Greasy Lamb and Eggs

So, to fortify himself for the voyage Ben fries up big lumps of last-night’s greasy mutton and adds a few eggs fried in mutton grease. I pass.

The weather is fine but windy and the sea is very lumpy but the wind is coming more or less from behind. We nearly wreck trying to get out through the reef as big waves explode all around. We finally get out out but er, like, just. This stiffens our sinews for the rest of the crossing.

Destination

Destination

There is a serious swell.  As our course takes us way out to sea and then a run down into the Keramas, I am vaguely concerned that the Scaffie might get swamped. We are OK but the movement of the boat is unsettling. I can see the mutton and eggs begin to stir in Ben’s stomach as he goes very pale and does not say much.

We overtake a steamer. Big sea.

We overtake a steamer. Big sea.

After not very much time poor Ben starts discharging the contents of his stomach into a red bucket. He then lies down and suffers for the next 6 hours.

Dizziness, nausea and vomiting,

Dizziness, nausea and vomiting,

I am Ok thanks to a breakfast of dry toast. We set off at 9:00 and bash out from the coast until we are about 4 miles out. Then we go on a broad reach down to the islands. Hey, this is November but we are in shorts and Tshirts. What a great sail!

I watch Ben vomit.

Topher’s hat

The hours pass. We see only Flying fish, Boobies and one migrating Grey Faced Buzzard. One fish flies across our bows about 2 metres above the surface of the sea. A Brown Booby is so suprised to see us that it circles us  a few times before heading off to Djakarta.

Finally we spy the islands.There can be few finer sights than watching an archipelago of sub tropical islands loom when you are in a small open sailing boat.

Land ho

Land ho

An outlier. Still a pretty heavy swell.

An outlier. Still a pretty heavy swell.

We get to Zamami about 5:00 having rowed a fair way due to lack of wind. Lack of wind! As usual  after a day of  40 kph wind, just as you are about to enter the harbor, all wind disappears and the last mile is flapping sails and oars.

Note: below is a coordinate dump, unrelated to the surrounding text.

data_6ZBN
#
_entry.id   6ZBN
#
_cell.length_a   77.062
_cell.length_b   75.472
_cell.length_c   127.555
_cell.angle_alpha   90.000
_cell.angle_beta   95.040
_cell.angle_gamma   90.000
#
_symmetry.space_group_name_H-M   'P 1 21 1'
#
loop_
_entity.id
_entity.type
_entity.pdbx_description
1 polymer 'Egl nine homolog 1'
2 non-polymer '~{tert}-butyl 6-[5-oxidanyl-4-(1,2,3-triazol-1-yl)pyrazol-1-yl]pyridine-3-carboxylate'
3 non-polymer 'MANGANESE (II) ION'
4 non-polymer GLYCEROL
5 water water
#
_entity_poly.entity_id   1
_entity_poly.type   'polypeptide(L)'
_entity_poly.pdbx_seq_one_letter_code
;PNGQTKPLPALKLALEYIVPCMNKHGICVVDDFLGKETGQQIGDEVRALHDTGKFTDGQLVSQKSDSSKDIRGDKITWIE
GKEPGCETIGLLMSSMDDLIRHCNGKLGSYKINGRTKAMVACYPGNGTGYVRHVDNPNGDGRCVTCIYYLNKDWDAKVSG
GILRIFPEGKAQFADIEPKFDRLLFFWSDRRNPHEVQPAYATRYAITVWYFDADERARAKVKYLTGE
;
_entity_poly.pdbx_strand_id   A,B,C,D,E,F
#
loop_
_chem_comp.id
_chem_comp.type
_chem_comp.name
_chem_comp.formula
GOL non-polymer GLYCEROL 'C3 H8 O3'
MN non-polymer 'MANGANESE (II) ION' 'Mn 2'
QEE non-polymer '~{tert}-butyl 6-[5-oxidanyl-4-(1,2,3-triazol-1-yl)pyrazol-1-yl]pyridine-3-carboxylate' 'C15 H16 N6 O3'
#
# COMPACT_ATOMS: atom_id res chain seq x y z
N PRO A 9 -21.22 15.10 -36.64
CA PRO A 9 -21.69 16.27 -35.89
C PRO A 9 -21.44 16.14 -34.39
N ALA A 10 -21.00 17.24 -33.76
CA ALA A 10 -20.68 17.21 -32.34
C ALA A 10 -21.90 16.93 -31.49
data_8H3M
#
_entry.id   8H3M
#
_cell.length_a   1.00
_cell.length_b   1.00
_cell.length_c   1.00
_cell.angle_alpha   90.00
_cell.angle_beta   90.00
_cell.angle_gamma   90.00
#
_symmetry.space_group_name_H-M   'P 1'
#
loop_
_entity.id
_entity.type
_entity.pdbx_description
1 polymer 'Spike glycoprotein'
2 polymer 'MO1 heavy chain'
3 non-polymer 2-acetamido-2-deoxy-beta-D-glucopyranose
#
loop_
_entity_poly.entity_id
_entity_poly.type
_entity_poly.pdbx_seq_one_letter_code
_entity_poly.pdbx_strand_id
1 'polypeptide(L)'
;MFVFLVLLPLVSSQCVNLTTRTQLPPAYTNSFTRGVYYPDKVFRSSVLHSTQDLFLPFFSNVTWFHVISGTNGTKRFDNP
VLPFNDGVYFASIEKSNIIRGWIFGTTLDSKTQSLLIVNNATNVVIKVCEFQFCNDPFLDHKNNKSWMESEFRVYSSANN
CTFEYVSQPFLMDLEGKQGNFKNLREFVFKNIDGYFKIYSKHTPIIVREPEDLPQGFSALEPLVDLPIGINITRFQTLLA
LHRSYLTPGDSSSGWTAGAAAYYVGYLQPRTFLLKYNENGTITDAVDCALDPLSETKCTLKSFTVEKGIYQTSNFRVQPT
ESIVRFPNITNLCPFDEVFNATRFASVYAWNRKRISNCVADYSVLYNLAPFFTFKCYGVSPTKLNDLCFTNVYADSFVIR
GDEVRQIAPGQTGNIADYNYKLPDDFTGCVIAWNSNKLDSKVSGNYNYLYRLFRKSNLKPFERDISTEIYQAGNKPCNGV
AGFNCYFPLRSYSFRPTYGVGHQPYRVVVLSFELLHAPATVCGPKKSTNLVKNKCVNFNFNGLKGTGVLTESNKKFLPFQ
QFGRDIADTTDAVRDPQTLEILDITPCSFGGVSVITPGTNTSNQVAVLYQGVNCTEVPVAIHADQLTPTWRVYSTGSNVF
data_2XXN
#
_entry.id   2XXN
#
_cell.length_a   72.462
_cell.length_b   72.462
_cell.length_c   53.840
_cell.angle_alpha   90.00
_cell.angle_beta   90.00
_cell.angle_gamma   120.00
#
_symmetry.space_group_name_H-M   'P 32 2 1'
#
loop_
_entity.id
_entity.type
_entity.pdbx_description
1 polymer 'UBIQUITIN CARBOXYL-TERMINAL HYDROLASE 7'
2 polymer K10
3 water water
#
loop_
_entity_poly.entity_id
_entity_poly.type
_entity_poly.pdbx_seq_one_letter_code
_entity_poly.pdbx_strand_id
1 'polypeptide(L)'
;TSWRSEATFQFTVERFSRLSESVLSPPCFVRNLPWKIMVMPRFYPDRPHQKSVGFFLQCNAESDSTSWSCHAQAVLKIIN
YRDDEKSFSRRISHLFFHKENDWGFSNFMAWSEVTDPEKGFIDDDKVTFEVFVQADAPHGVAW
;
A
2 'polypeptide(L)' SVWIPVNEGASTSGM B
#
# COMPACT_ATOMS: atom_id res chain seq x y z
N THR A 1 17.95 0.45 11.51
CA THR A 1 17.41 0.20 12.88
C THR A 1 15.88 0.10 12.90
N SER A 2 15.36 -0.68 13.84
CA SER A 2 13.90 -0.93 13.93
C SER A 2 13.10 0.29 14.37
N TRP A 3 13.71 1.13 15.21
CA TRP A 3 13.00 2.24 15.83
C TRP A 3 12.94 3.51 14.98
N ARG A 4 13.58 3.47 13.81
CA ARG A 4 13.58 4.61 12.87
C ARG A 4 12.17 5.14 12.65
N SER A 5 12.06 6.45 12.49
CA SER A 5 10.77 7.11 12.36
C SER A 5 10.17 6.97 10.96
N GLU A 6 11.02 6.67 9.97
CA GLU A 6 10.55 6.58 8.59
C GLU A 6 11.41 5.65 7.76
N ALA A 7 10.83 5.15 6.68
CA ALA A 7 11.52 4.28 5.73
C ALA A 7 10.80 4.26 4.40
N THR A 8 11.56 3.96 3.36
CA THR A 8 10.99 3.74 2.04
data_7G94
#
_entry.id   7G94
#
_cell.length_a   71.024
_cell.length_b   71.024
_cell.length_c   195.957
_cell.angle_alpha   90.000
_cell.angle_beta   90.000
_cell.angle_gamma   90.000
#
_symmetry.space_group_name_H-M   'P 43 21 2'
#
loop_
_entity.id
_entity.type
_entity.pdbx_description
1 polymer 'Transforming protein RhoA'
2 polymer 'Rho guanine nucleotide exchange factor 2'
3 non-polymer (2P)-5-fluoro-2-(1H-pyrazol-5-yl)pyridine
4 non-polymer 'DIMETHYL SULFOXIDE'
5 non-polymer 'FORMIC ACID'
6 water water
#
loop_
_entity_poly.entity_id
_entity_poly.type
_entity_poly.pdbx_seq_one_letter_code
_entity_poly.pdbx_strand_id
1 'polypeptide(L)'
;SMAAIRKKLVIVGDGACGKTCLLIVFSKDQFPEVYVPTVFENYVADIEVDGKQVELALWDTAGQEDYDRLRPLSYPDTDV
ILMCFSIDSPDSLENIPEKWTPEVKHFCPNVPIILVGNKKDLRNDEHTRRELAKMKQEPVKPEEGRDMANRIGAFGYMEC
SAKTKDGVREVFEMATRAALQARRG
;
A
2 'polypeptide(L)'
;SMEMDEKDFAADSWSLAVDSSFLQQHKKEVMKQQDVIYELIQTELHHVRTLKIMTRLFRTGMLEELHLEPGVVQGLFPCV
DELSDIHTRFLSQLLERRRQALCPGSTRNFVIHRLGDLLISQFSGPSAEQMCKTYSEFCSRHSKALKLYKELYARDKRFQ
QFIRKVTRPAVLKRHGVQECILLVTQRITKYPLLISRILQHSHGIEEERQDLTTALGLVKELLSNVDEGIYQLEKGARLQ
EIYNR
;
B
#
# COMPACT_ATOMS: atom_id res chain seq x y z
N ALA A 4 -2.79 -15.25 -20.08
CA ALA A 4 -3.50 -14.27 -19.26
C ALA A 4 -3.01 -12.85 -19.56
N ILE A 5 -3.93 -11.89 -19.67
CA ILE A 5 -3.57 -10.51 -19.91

As night falls, we stumble around the tiny town trying to find somewhere to sleep. We are turned away from the inn several times – very courteously, we are in Japan. Feeling a bit downhearted; will we be sleeping in the ditch again?,  we suddenly crash into the Zamamia Guest House.

http://zamamia-guesthouse.com/

The owner Paul is a good guy. He sees 8 hours of the open ocean on our faces and says, “We have no rooms but if you want, you can crash in the staff shed.”  Thanks Paul!

Yay!

Yay!

Paradise

Paradise

Zamami is a tiny harbor, on a tiny island, off the coast of Okinawa, which itself is lost in the East China Sea. We anticipate quiet. How wrong!

There is a mega party going on to celebrate the fact that it is November. The port is crowded with hundreds of people intent on celebrating November. There are food stands, drinks stands, a raffle, and a series of acts put on by the village folks. It reminds me of similar community craziness in Scotland when I was a boy. It is a really good party.

School teachers

School teachers

We stagger back through the  warm, scented alleyways to our shed. A 5 star hotel could not have served us better. Thanks Paul

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5 Responses to Greasy Lamb and Eggs

  1. calderi says:

    Magnificent voyage. I hope you got back OK.

  2. Alan says:

    I hear the strains of the good vessel John B about me. I particularly liked the picture of Ben lying semi-comatose in the scuppers (if that’s the correct nautical term). Weird thing, that guesthouse kitted out for non-Japanese travellers – are the islands a magnet for gaijin in some way?

    • Hi Alan – I have seen very few gaijin in the Keramas. However this time the Zamamia was overloaded with very loud French 20 year olds on Gap year travel. I now have no time for young people pretending to be wise because they have visited a couple of countries. Grumpy grumble grumble

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